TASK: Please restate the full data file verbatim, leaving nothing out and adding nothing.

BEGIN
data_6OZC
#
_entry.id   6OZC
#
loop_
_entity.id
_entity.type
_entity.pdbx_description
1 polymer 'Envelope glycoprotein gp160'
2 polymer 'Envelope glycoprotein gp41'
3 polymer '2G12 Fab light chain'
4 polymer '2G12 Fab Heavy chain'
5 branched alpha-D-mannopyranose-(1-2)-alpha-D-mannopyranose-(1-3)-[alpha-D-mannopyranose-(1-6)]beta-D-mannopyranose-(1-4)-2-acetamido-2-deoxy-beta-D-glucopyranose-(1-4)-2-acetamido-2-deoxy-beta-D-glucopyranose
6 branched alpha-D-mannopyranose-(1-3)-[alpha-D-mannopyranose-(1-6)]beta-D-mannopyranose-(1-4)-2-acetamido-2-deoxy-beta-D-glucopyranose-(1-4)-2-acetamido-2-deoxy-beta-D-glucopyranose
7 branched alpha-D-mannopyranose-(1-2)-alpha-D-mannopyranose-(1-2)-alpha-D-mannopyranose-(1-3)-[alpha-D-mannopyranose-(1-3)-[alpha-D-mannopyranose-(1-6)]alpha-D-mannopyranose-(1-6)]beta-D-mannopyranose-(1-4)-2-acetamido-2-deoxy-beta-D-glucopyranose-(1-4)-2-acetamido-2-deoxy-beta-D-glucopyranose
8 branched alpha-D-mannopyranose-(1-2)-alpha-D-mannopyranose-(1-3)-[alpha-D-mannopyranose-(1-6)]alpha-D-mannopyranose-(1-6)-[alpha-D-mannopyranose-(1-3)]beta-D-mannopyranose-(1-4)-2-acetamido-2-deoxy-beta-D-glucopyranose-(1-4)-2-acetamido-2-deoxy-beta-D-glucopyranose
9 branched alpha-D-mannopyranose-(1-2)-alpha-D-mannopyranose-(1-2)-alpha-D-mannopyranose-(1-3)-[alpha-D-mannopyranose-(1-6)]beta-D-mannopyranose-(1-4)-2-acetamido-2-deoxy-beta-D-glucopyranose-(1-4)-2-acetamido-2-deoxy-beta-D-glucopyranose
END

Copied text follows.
data_6OZC
#
_entry.id   6OZC
#
loop_
_entity.id
_entity.type
_entity.pdbx_description
1 polymer 'Envelope glycoprotein gp160'
2 polymer 'Envelope glycoprotein gp41'
3 polymer '2G12 Fab light chain'
4 polymer '2G12 Fab Heavy chain'
5 branched alpha-D-mannopyranose-(1-2)-alpha-D-mannopyranose-(1-3)-[alpha-D-mannopyranose-(1-6)]beta-D-mannopyranose-(1-4)-2-acetamido-2-deoxy-beta-D-glucopyranose-(1-4)-2-acetamido-2-deoxy-beta-D-glucopyranose
6 branched alpha-D-mannopyranose-(1-3)-[alpha-D-mannopyranose-(1-6)]beta-D-mannopyranose-(1-4)-2-acetamido-2-deoxy-beta-D-glucopyranose-(1-4)-2-acetamido-2-deoxy-beta-D-glucopyranose
7 branched alpha-D-mannopyranose-(1-2)-alpha-D-mannopyranose-(1-2)-alpha-D-mannopyranose-(1-3)-[alpha-D-mannopyranose-(1-3)-[alpha-D-mannopyranose-(1-6)]alpha-D-mannopyranose-(1-6)]beta-D-mannopyranose-(1-4)-2-acetamido-2-deoxy-beta-D-glucopyranose-(1-4)-2-acetamido-2-deoxy-beta-D-glucopyranose
8 branched alpha-D-mannopyranose-(1-2)-alpha-D-mannopyranose-(1-3)-[alpha-D-mannopyranose-(1-6)]alpha-D-mannopyranose-(1-6)-[alpha-D-mannopyranose-(1-3)]beta-D-mannopyranose-(1-4)-2-acetamido-2-deoxy-beta-D-glucopyranose-(1-4)-2-acetamido-2-deoxy-beta-D-glucopyranose
9 branched alpha-D-mannopyranose-(1-2)-alpha-D-mannopyranose-(1-2)-alpha-D-mannopyranose-(1-3)-[alpha-D-mannopyranose-(1-6)]beta-D-mannopyranose-(1-4)-2-acetamido-2-deoxy-beta-D-glucopyranose-(1-4)-2-acetamido-2-deoxy-beta-D-glucopyranose